The last couple weeks have been filled with an enormity of support and opposition to the revelation of the fact that the NSA has been systematically and secretly spying on the American people for quite some time. Edward Snowden, former technical contractor for the NSA and CIA employee who blew the whistle concerning details of top-secret American mass surveillance programs to the press, has managed to become enemy one of the United States.
Glenn Greewald, the Guardian journalist who Snowden first contacted in February, told the Daily Beast on June 25 that Snowden “had taken extreme precautions to make sure many different people around the world have these archives to ensure the stories will inevitably be published.”
Greenwald added that if anything would happen to Snowden, he had arranged for those people in possession of the files to get access to the full archives which are now highly encrypted.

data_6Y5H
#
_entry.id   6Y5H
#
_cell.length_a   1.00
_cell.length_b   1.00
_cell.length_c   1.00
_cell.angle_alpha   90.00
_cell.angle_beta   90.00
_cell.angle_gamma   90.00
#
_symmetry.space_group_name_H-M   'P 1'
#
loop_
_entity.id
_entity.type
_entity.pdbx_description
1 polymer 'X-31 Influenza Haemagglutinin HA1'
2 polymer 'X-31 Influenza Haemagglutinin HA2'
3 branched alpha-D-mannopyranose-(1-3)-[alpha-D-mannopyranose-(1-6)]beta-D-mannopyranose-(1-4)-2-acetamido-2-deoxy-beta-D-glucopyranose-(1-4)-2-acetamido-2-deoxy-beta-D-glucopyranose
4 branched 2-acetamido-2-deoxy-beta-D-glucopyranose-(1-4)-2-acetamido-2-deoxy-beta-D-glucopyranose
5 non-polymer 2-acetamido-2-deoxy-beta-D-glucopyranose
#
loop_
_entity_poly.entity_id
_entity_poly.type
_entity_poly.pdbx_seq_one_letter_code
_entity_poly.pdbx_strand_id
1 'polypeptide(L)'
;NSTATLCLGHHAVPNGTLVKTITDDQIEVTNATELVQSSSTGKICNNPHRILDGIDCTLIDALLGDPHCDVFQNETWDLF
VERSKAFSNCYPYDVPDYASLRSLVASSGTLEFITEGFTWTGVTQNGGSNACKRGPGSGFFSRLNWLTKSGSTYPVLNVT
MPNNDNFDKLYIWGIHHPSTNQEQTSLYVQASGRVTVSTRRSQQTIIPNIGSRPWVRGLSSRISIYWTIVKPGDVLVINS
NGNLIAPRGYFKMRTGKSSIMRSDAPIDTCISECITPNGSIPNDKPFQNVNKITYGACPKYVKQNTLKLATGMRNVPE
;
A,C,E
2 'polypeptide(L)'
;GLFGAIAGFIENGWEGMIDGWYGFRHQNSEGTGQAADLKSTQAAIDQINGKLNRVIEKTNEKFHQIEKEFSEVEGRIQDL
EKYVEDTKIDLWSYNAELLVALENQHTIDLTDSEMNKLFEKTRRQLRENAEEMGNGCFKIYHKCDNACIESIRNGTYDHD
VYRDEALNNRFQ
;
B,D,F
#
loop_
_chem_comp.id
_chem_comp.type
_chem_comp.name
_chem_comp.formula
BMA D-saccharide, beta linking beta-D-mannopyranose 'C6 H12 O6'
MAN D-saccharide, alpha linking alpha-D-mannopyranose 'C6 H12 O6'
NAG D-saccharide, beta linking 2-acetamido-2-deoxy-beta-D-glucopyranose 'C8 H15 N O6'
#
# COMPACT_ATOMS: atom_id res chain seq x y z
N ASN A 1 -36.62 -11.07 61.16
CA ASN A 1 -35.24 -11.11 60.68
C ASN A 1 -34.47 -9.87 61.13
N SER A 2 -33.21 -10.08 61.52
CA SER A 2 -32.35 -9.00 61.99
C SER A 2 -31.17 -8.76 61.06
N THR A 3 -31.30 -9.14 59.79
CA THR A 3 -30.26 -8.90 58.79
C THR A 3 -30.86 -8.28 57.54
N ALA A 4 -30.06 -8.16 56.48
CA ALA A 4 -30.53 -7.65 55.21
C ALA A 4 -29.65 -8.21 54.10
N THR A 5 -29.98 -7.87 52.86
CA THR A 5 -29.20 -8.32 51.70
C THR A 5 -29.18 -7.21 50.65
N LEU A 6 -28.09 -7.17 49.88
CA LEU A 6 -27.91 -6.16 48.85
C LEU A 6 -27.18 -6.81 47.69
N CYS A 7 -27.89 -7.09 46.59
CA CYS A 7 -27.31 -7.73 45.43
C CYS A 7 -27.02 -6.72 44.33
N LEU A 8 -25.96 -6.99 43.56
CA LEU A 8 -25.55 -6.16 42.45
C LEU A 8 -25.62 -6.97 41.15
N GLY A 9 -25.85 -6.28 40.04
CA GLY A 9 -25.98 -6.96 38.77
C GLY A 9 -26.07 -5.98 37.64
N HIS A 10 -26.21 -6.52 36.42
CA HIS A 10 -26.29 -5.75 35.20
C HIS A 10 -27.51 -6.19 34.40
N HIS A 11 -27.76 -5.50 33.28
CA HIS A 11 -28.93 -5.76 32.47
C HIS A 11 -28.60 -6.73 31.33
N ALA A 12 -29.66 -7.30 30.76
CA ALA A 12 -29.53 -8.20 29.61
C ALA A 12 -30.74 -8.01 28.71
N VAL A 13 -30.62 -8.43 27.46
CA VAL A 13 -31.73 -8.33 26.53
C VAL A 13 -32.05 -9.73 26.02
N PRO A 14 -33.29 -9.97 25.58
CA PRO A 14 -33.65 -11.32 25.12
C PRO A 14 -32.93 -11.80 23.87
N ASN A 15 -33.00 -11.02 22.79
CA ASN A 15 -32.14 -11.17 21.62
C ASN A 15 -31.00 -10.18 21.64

Campaign for Liberty Chairman Ron Paul commented regarding the indictment of Edward Snowden for espionage, which is posted on his Facebook page as follows: “My understanding is that espionage means giving secret or classified information to the enemy. Since Snowden shared information with the American people, his indictment for espionage could reveal (or confirm) that the U.S. Government views you and me as the enemy.”
It seems the American people would be outraged by majority over these infringements and violations of our civil liberties instead of supporting any condemnation or imprisonment, possibly for life of the man who did what we should expect any American citizen to do considering the constitutional principles we hold our elected officials by sworn oath. Shouldn’t the violations of our constitutional rights have priority over indicting the one who is exposing the violations for our better interest or at least for public discussion and debate?
Justin D Klinkebiel, Jefferson (June 26)